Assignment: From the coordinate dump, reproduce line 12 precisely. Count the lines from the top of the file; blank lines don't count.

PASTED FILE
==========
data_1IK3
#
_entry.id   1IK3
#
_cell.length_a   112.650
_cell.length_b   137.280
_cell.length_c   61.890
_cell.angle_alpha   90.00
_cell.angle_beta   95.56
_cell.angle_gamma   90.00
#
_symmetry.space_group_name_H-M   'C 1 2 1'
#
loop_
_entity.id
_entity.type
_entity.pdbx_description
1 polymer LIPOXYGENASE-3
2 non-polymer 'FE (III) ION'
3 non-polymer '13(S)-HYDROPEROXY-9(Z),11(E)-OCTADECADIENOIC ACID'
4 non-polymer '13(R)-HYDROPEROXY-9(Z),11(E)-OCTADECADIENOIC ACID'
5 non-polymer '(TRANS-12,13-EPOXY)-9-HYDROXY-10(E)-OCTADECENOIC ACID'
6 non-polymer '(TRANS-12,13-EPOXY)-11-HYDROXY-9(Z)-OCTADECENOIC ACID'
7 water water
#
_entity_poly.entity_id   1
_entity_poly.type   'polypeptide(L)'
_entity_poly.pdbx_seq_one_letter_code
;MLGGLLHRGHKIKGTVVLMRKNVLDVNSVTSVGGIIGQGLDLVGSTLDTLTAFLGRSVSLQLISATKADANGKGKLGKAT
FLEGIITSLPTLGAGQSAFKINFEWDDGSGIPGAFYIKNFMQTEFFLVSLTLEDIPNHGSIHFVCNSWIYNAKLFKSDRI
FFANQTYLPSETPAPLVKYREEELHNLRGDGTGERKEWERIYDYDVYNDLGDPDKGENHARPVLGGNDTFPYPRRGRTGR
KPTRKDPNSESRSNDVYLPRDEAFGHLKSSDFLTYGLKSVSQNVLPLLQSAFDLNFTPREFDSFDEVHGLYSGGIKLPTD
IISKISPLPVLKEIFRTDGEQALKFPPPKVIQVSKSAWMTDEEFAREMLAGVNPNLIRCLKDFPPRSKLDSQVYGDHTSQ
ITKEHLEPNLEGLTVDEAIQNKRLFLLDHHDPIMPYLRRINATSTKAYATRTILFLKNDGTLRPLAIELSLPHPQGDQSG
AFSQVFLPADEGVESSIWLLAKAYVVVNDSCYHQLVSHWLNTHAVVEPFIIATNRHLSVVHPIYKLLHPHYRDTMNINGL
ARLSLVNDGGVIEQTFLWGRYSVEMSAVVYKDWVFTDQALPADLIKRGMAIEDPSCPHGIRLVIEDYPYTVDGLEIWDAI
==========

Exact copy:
_symmetry.space_group_name_H-M   'C 1 2 1'